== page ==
Jul 24, 2018

Between the lines: Facial recognition debate coming to schools nationwide

Illustration: Sarah Grillo/Axios

Facial recognition could be coming to a high school near you, with a western New York school district set to become the first in the nation to match its technology to databases of suspected threats, the AP's Carolyn Thompson reports.

Why it matters: This is another example of a school taking a safety measure that sacrifices student privacy as the gun safety debate rages nationwide.

Between the lines: Think of the fights over closed-circuit surveillance cameras, school resource officers, and metal detectors. Any change, even for safety, is going to come with major controversy — along with uneven application for schools with more poor and minority students.

  • Flashback: Marjory Stoneman Douglas student and activist David Hogg told Axios in March that school "is a prison now" because of increased security measures for students.

What they're saying: Advocates for the tech say its system — matching a face to people banned from the premises — would have helped identify shooters like Nikolas Cruz as soon as they entered school grounds.

  • The other side: "Jennifer Lynch, senior staff attorney with the Electronic Frontier Foundation, a digital rights group, said any school considering facial recognition must consider who will have access to data, how such a system would be managed and whether students can opt out."

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The race to catch Nike's Vaporfly shoe before the 2020 Olympics

Illustration: Aïda Amer/Axios

Four months ago, on the very same weekend, Eliud Kipchoge became the first human to run a marathon in under two hours, and fellow Kenyan Brigid Kosgei shattered the women's marathon record.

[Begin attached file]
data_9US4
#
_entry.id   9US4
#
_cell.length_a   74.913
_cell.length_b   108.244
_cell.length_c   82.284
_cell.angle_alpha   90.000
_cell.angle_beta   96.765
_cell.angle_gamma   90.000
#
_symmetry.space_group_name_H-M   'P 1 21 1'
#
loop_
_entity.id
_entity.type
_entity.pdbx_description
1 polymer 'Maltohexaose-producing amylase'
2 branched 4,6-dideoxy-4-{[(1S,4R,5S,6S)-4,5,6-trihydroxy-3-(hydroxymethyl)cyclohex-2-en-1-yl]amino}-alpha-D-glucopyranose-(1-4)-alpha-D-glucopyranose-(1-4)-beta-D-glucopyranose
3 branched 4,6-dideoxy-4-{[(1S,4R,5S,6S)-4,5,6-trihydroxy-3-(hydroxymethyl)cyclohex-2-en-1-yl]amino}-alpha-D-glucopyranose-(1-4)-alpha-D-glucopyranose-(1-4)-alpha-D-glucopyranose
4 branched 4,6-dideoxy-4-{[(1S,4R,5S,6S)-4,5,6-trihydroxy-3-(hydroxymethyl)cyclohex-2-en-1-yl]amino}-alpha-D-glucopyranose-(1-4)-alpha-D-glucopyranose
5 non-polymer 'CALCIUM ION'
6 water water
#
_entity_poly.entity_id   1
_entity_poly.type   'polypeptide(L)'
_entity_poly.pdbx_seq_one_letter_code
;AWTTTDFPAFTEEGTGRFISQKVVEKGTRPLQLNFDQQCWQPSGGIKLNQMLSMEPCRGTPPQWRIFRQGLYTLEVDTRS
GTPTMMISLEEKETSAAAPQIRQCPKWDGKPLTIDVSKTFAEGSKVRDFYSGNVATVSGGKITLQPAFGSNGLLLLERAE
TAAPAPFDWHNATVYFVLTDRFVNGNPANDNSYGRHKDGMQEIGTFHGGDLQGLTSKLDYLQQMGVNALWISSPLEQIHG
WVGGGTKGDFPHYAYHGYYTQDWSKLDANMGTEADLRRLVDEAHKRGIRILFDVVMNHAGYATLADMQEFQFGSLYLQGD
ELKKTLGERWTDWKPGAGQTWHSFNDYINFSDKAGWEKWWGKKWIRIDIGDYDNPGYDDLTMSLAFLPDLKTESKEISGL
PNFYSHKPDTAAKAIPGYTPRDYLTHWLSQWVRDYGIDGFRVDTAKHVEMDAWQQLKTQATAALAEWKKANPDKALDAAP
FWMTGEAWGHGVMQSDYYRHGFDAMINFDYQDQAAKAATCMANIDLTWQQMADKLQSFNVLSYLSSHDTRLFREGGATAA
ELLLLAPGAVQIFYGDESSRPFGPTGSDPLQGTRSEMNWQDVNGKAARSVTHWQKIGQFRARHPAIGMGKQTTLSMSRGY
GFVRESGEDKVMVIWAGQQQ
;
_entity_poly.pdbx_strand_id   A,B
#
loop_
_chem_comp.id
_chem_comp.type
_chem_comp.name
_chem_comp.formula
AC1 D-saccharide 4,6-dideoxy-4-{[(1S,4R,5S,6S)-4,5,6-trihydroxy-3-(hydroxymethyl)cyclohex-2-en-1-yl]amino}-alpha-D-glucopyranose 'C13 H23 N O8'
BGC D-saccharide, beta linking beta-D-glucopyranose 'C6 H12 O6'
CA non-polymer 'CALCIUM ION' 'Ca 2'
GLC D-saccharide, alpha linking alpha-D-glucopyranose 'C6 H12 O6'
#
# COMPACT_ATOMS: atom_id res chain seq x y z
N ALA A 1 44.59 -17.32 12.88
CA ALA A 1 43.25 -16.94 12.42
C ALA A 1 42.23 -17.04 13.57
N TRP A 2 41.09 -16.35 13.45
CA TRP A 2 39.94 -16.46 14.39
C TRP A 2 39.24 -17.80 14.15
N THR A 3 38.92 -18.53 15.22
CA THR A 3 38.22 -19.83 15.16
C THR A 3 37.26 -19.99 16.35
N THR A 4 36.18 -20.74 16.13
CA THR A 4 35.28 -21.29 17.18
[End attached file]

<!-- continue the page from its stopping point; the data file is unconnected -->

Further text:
Why it matters: Kipchoge and Kosgei were both wearing Nike's controversial Vaporfly sneakers, which many believed would be banned because of the performance boost provided by a carbon-fiber plate in the midsole that acted as a spring and saved the runner energy.

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Reassessing the global impact of the coronavirus

Illustration: Aïda Amer/Axios

Economists are rethinking projections about the broader economic consequences of the coronavirus outbreak after a surge of diagnoses and deaths outside Asia and an announcement from a top CDC official that Americans should be prepared for the virus to spread here.

What's happening: The coronavirus quickly went from an also-ran concern to the most talked-about issue at the National Association for Business Economics policy conference in Washington, D.C.

Tech can't remember what to do in a down market

Illustration: Rebecca Zisser/Axios

Wall Street's two-day-old coronavirus crash is a wakeup alarm for Silicon Valley.

The big picture: Tech has been booming for so long the industry barely remembers what a down market feels like — and most companies are ill-prepared for one.